Suprematist canvases by Vladimir Fedorov, senior inspector of the group “Medicinal Hermeneutics”, seem to follow the “natsuprematist” designs of his colleague: they depict objects like yachts and a moon-walker placed onto a suprematist landscape with a clear line of the horizon, and put ou political skits, like the “Crisis” dazibao* — while five canvases made especially for the exhibition by Marya Lvova go back from design to painting again. Supremas in the works of Lvova does not destroy the realist landscape, are not applied to it, but serve as a main instrument of constructing the landscape, therefore becoming a perfect commentary on Vladimir Fedorov’s oeuvre of constructing new topological and rhetorical figures.
Moscow Institute of Kosmic Anomalities
Mitya Nesterov is a Moscow-based photographer and curator, founder of the Moscow Institute of Kosmic Anomalities - virtual community, whose curatorial projects include shows at Bangkok Art & Culture Centre, "The Apothekaries' Garden" (the Botanic Gardens of Moscow State University), Galerie Iragui (Moscow), Zvezdotchka space (Saint-Petersburg). Со-founder of Moschaos art center in Moscow.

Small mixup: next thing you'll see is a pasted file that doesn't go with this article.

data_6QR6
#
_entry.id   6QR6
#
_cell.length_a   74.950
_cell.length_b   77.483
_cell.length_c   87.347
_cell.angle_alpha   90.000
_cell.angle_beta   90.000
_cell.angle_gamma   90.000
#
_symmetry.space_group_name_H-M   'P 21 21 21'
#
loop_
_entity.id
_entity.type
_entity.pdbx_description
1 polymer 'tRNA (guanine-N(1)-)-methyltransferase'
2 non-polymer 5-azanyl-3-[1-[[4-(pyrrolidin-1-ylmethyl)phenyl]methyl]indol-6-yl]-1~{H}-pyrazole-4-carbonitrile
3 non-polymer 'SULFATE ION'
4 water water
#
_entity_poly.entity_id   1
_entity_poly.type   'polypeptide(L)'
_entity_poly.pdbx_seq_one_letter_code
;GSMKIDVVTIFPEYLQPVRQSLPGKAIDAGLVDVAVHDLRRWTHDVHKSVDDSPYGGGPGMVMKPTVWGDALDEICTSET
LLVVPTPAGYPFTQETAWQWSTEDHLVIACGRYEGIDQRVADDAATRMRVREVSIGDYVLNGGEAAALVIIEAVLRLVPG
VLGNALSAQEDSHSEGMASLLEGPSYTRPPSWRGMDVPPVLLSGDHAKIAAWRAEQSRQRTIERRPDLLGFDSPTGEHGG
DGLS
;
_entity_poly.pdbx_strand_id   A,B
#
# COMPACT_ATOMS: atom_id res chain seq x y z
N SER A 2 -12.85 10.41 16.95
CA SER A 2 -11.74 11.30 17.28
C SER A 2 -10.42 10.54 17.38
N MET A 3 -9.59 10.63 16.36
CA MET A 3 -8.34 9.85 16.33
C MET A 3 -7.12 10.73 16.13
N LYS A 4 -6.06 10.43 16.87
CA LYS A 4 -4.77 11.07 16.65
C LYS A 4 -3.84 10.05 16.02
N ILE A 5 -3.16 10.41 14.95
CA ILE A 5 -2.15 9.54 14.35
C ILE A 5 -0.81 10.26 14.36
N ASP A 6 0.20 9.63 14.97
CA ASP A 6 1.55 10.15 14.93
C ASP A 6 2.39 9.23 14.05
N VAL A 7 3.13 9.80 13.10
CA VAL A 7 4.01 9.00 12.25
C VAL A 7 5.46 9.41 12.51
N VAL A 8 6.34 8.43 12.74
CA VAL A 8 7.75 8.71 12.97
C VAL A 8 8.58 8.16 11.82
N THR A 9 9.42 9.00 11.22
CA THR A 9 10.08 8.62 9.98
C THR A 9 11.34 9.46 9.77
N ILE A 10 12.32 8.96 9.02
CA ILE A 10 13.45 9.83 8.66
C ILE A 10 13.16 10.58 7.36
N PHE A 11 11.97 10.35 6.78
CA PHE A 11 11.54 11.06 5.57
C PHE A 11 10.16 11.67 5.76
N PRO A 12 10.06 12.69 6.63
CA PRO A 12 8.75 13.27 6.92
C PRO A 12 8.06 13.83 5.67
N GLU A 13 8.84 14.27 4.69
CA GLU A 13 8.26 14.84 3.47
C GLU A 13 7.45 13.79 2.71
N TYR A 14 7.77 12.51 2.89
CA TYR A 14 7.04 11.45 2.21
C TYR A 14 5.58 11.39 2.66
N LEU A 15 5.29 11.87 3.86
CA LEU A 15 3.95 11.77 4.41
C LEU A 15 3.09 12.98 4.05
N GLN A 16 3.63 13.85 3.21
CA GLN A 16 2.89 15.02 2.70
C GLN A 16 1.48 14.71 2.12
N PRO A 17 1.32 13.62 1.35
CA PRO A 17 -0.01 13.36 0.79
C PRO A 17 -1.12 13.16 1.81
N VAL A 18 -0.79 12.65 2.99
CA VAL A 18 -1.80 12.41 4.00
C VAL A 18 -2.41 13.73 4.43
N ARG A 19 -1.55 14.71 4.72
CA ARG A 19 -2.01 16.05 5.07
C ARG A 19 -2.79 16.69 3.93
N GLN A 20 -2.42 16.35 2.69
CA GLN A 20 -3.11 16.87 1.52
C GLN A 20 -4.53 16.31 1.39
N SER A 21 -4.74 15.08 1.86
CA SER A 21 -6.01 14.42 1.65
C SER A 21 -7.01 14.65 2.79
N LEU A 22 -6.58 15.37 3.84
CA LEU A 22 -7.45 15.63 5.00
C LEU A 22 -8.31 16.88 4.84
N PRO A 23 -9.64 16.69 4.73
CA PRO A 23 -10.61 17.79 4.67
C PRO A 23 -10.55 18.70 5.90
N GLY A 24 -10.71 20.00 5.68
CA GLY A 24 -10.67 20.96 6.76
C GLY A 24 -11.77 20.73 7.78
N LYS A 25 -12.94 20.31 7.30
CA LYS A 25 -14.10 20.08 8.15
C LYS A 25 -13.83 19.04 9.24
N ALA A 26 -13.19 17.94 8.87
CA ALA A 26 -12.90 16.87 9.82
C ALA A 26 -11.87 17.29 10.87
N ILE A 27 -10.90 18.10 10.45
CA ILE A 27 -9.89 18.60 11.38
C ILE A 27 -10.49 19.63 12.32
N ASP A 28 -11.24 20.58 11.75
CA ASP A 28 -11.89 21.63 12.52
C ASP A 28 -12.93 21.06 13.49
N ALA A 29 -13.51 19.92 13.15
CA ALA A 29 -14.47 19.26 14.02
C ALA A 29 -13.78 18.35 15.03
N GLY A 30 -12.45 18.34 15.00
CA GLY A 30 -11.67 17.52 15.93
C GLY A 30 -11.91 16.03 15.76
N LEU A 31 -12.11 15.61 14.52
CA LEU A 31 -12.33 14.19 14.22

Exhibition FUSION assembles six contemporary artists living in Moscow. Each of them is working in different technics: emroidery, video, sculpture, textile, drawing, photography and painting. Curator of the exhibition Donatien de Rochambeau is a french expert and collector of original comics and cartoon celluloids. Each artist was suggested to integrate a part of the other author's work.
Artists on their works and co-authors:
"It’s a work about love. In Laure Debrosse’s work, a heart pierced by an arrow. The heart is a gaping hole through which you can see another, open heart. It’s also open through-and-through. The following layer is a watercolor heart. That layers it up."
"In Dasha’s works, I can feel how interested she is by the expressivity of inner organs implying invisible processes. When I created a frame-accurate animation and projected on a typical for her work form, I have basically created a handbook about our vision of art."